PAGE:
The Scottish government has proposed a new bill to parliament this week which, if passed, will allow students to break lease agreements for accommodation that they are no longer using due to Covid-19.
The proposal has been welcomed by the National Union of Students (NUS) Scotland, who said that student accommodation providers had “disgraced themselves” in recent months by holding students to contracts even when they were no longer able to occupy the rooms they were paying for.
Face-to-face teaching has been postponed in all UK universities, meaning that many students have returned to their family homes during the lockdown.
Libraries have been shut down and virtual lectures have replaced in-person lectures, but rent for term-time accommodation has not been suspended, although many students will be unable to return before the end of their leases.
A 2018 accommodation cost survey conducted by Unipol and NUS found that on average, rent costs accounted for 73 per cent of the maximum student finance maintenance loan.
For many students, maintenance loans are not sufficient to cover the rent they pay on term-time accommodation and many rely on part-time jobs, some of which have been suspended because of the pandemic.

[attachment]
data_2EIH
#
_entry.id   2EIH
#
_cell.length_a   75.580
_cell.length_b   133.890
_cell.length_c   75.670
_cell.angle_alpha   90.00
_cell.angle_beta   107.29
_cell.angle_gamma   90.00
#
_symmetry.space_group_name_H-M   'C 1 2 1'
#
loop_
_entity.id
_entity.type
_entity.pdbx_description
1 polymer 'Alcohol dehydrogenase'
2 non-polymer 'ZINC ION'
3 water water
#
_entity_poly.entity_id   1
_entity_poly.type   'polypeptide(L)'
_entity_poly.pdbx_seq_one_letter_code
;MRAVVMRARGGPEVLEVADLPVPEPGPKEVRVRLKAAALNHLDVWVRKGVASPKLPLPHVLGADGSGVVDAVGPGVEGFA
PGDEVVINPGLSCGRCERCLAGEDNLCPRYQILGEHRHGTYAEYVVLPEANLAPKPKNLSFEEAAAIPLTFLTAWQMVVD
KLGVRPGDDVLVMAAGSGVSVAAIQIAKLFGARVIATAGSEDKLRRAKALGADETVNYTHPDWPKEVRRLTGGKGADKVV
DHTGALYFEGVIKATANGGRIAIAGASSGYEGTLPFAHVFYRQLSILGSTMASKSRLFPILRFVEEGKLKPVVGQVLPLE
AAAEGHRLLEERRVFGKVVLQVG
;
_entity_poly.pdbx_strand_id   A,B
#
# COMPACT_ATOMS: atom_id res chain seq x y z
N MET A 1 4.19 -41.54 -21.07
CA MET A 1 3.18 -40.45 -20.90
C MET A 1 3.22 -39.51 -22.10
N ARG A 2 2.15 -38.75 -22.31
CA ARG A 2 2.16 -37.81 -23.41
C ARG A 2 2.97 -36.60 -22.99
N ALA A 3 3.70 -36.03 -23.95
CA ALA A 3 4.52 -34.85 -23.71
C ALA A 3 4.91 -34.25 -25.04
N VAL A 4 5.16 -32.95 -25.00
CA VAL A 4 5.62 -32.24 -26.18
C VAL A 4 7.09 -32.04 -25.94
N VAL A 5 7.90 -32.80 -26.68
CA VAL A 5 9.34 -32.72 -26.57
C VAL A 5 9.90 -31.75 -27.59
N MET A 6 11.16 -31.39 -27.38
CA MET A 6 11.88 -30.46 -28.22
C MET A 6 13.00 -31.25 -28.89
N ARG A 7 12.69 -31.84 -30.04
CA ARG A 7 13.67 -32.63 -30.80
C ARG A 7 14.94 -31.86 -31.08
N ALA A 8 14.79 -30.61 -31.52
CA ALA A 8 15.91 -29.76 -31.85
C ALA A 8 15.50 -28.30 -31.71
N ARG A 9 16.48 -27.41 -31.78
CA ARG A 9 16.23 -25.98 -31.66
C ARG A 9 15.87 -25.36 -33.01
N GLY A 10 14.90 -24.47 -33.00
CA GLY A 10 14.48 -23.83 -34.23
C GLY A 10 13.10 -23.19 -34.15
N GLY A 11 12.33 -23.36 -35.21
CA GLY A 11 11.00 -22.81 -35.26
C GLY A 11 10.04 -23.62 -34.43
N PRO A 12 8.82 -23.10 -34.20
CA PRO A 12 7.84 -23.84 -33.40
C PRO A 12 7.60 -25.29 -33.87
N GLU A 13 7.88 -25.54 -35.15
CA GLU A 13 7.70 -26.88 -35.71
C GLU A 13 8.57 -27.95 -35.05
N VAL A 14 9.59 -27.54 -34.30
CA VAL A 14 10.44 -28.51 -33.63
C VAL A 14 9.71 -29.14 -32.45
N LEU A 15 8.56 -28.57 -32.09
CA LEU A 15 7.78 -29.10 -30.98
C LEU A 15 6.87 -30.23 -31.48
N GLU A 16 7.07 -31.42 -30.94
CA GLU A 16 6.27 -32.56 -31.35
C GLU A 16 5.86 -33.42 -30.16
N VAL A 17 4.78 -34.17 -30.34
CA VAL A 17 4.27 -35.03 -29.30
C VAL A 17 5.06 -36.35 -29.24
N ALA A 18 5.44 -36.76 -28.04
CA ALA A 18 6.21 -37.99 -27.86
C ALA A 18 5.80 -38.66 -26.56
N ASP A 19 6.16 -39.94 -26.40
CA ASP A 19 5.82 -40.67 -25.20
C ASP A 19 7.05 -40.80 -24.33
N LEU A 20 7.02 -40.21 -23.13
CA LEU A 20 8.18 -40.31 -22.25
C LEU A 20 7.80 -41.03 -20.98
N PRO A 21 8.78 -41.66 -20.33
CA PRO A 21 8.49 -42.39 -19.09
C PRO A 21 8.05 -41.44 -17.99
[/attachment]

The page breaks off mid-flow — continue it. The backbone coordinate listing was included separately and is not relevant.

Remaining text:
If passed, the new bill would allow students currently bound to leases to end them with 7 days’ notice.
It also covers any new leases signed during the time the bill is in force, meaning these new leases may be terminated with 28 days’ notice.
This aims to help any students who sign leases for the next academic year but find themselves unable to take them up due to the pandemic.
The bill would cover students paying for halls of residence or purpose-built private student accommodation but not those renting HMO properties, and would only be valid if a tenant cites Covid-19 as the primary reason for being unable to take up their room.
Other concerns expressed by students have been around the safety of their belongings left in empty flats and uncertainty around when they will be able to return to collect them.
Students that have remained in accommodation during the lockdown have also faced difficulties.
For some students returning home was not an option due to cost, travel restrictions, or other issues.
The nature of most student accommodation means that students share kitchen areas and often bathrooms, making self-isolating from other tenants very difficult if they fall ill.
And for students staying alone in their accommodation, accessing medication and groceries could be difficult should they contract the virus and have to remain at home.
There is also uncertainty around what they should do once their tenancy ends.
Although students cannot be evicted at this time, costs incurred by extending leases will present a problem, especially as student maintenance loans are not paid over the summer months; the new bill is intended to ease some of the financial and practical issues created by the pandemic.
Image: Kim Traynor via Wikipedia